Susan Vaughan here. At the Maine Crime Wave conference earlier this month, I attended a craft session entitled “Yes, You, Too, Can Write Killer Plots,” taught by the amazing Gayle Lynds, award-winning thriller writer extraordinaire.
I write romantic suspense, a subgenre of romance that can easily spill into thriller territory, and some reviewers have described my books as romantic thrillers. Gayle’s presentation hit all the sweet spots in an approach that made me think about plotting in a new way. Regarding plotting, fiction writers generally fall somewhere along a continuum between plotting an entire book before writing the pages and diving into a new project with only a glimmer of an idea and writing “by the seat of their pants.” My style is more toward the plotting end, but only for the major conflicts and twists as well as character studies. You might say I’m a “plotser,” a hybrid between plotter and “pantser.”
Gayle covered several important points about plotting and story plots, but one in particular sparked my imagination and had me analyzing my own books. In her words, “Your villain drives the plot…until the end. And then the hero and the heroine drive it right back.” It’s the villain’s role to challenge the hero every step of the way, but toward the end, in the third act, both hero and villain are doing the acting, being the hunters. You see, it’s not just stage plays that are structured in three acts. Commercial fiction and movies that are well plotted should also play out in three acts, the ancient Greek Aristotle’s beginning, middle, and end. I asked myself if this was how I’ve structured my plots, even though I had never looked at plotting this way.
My current project, Hidden Obsession, to be released later this summer or early fall, is the sequel to an earlier standalone, Primal Obsession. I analyzed the earlier novel first. In Primal Obsession, Annie Wylde, an investigative reporter, goes on a canoe and camping trip in northern Maine to fulfill a promise to her friend who was murdered by a serial killer the media calls the Hunter. Annie plans to study her notes on the killer and try to understand him by experiencing the kind of wilderness where he kills his victims. Sam Kincaid, a former Major League player, is the Maine Guide leading the trip.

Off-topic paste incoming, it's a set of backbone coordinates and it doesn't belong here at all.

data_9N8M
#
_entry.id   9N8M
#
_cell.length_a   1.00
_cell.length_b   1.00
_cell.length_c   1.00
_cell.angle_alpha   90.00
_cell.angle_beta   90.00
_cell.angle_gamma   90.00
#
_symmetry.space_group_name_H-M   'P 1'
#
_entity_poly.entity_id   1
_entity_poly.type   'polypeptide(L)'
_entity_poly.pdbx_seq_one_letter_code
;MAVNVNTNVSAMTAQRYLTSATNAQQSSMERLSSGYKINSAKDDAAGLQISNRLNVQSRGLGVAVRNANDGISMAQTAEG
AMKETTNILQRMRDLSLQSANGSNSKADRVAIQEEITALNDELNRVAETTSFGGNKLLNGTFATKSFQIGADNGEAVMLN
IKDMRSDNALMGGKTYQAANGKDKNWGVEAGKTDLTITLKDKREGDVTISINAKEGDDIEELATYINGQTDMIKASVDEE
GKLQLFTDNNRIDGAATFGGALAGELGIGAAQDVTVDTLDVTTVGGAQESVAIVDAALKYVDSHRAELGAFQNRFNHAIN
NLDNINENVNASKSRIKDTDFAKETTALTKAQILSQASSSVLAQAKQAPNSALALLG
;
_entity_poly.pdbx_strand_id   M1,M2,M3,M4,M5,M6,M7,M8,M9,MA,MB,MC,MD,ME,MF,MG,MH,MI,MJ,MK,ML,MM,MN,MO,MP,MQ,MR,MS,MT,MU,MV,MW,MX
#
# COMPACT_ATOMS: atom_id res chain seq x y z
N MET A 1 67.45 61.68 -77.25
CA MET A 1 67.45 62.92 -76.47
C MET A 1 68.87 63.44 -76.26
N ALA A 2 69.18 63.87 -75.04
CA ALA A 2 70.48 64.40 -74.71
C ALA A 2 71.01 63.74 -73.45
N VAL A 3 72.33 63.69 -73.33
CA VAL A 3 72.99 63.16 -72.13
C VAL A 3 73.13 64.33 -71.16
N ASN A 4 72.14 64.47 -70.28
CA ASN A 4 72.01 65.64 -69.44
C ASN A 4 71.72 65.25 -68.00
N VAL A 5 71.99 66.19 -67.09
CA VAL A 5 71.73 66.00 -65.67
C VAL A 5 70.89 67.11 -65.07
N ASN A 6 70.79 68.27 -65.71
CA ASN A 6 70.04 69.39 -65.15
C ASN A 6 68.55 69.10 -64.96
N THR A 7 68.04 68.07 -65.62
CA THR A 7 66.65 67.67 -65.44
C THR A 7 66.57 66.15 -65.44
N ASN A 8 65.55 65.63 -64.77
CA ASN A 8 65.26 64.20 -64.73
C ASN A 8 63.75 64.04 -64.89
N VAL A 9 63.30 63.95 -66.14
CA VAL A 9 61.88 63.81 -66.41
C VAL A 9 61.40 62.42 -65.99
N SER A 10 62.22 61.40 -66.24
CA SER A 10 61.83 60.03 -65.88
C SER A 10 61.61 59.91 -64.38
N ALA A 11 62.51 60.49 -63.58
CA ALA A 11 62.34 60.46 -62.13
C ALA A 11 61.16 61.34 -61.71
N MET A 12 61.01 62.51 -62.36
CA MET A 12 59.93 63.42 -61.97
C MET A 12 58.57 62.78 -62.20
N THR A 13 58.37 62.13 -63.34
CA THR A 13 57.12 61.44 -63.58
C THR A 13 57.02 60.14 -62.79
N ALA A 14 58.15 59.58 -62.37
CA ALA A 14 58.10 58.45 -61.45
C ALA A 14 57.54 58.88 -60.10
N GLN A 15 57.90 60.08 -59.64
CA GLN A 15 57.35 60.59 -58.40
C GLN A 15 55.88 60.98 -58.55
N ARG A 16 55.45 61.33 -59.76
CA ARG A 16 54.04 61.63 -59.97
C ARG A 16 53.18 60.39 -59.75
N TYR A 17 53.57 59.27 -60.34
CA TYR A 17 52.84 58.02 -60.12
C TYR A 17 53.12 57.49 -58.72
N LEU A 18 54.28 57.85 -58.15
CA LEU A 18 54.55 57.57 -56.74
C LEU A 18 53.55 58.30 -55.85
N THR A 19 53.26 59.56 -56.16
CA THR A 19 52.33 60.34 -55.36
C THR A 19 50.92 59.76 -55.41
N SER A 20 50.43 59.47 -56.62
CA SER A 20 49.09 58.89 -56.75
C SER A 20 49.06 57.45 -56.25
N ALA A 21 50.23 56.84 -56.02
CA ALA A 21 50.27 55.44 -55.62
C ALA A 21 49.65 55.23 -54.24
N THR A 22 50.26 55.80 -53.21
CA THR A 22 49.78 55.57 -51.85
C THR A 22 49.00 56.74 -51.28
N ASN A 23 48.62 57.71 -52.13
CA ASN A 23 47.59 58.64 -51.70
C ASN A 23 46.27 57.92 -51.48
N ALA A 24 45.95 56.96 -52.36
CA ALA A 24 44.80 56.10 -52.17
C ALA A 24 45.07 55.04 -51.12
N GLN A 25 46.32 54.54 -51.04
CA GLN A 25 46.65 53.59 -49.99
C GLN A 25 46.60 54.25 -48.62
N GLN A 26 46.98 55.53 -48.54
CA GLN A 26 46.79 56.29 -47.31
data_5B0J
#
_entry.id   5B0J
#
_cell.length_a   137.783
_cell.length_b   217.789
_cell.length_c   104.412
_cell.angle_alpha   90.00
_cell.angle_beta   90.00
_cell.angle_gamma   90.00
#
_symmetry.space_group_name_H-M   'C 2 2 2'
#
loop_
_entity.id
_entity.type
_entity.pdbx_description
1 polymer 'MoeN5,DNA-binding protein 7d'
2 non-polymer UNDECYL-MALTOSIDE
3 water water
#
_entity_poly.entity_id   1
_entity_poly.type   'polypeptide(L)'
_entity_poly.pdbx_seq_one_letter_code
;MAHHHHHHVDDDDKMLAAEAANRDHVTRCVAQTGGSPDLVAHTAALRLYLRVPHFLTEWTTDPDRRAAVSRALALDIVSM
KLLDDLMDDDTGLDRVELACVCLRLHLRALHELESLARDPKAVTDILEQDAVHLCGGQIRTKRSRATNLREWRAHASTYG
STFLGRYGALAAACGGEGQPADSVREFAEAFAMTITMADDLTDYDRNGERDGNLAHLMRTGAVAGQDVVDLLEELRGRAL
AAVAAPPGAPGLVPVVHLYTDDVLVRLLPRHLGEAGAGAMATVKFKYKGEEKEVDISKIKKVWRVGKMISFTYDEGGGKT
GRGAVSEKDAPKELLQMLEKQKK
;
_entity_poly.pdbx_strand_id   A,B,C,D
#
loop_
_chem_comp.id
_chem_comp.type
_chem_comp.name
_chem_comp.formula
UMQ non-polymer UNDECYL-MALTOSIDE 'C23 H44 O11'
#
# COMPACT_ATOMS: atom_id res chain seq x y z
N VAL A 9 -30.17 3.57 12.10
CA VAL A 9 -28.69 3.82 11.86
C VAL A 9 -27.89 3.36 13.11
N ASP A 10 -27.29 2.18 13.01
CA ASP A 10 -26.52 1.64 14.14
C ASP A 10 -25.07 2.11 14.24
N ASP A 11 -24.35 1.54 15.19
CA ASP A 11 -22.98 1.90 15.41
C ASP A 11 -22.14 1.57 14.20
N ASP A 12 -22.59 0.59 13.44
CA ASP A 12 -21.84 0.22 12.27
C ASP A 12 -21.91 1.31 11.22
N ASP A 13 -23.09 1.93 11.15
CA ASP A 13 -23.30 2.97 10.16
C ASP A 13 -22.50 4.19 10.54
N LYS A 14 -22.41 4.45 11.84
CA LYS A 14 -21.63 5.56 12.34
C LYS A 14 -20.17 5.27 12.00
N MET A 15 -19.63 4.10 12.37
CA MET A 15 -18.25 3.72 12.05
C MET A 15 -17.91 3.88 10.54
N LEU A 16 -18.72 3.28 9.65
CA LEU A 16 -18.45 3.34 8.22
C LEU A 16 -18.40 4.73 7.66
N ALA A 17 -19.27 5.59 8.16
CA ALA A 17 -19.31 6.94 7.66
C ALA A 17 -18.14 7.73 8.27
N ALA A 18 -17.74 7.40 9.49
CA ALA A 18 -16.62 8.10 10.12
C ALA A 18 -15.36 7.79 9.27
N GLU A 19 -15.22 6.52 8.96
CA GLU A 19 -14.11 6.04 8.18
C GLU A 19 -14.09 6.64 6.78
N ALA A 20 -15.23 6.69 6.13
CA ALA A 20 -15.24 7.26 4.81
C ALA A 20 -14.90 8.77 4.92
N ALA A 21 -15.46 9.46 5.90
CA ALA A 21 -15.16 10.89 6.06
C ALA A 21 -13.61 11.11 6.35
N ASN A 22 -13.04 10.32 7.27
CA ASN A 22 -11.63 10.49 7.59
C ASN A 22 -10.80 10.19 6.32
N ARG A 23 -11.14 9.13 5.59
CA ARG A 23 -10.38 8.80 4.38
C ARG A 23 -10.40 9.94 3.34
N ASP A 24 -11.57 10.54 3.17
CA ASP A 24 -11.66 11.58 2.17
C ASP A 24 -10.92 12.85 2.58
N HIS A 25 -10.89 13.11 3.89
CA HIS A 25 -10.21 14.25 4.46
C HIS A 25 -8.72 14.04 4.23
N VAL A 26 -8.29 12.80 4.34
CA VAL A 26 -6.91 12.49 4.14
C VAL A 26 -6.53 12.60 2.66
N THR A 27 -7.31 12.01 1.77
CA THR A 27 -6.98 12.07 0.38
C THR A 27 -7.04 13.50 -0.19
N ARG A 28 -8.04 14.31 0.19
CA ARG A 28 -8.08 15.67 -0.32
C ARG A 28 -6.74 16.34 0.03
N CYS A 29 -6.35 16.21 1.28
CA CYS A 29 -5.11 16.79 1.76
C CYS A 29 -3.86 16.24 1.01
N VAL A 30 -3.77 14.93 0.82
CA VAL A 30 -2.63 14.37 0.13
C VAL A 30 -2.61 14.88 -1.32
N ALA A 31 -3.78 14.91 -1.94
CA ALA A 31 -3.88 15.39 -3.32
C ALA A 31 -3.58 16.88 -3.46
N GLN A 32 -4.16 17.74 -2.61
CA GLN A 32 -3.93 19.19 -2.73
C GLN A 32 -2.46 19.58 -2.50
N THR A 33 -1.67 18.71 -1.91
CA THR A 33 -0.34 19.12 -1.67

Both have their goals and issues, and they banter and flirt until, a little after halfway in the story, it becomes clear that the various “accidents” plaguing the expedition mean that the Hunter has followed them or is one of the campers. So far, it’s the villain driving the plot, challenging the hero and heroine and complicating matters. About 75% through the story, in act three (yay), Sam and Annie decide to stop running away from the Hunter and go after him. And now it’s the hero and heroine driving the plot.
Hidden Obsession is not a wilderness story, but is set on a Maine peninsula. Sheri Harte, a freelance writer, returns reluctantly to her home town of Dragon Harbor to ghostwrite the memoir of an elderly woman. I said reluctantly because a tragedy in her past has deterred her for many years. When she arrives, she learns a man has been killed on the nearby rocky cliffs, as in this image. Of course it’s a foggy day on the coast of Maine. Justin Wylde is a Maine state detective and the brother of Annie Wylde in Primal Obsession. Justin was also the detective in that book. In Maine, state detectives investigate major crimes such as murder in all locations except the two largest cities. In the story, the villain systematically attacks some village residents, and in more than one case, murders people. This book is less of a romantic thriller and more of a romantic mystery, a whodunit with a love story.
While Justin investigates and Sheri snoops along with being a target of the bad guy, the villain continues acting under their radar. Until about 85% into the story, again, in act three, when Justin and his partner have enough evidence to confront the villain. Then, as in Primal Obsession, the tables are turned—with a few more twists to come. I have no cover yet for Hidden Obsession, but enjoy this photo of a man who could be Justin Wylde.
I’ve been purposefully vague about some of the events in both books and especially about the villains so as not to include spoilers in case some of you want to pick up one or both books. I’m confident my other books are similarly structured, although I haven’t analyzed them to the same detail as these two.
I will leave you with another pithy insight from Gayle Lynds. “While ‘story’ feeds the mind and heart, ‘plot’ is the engine that dramatizes it.”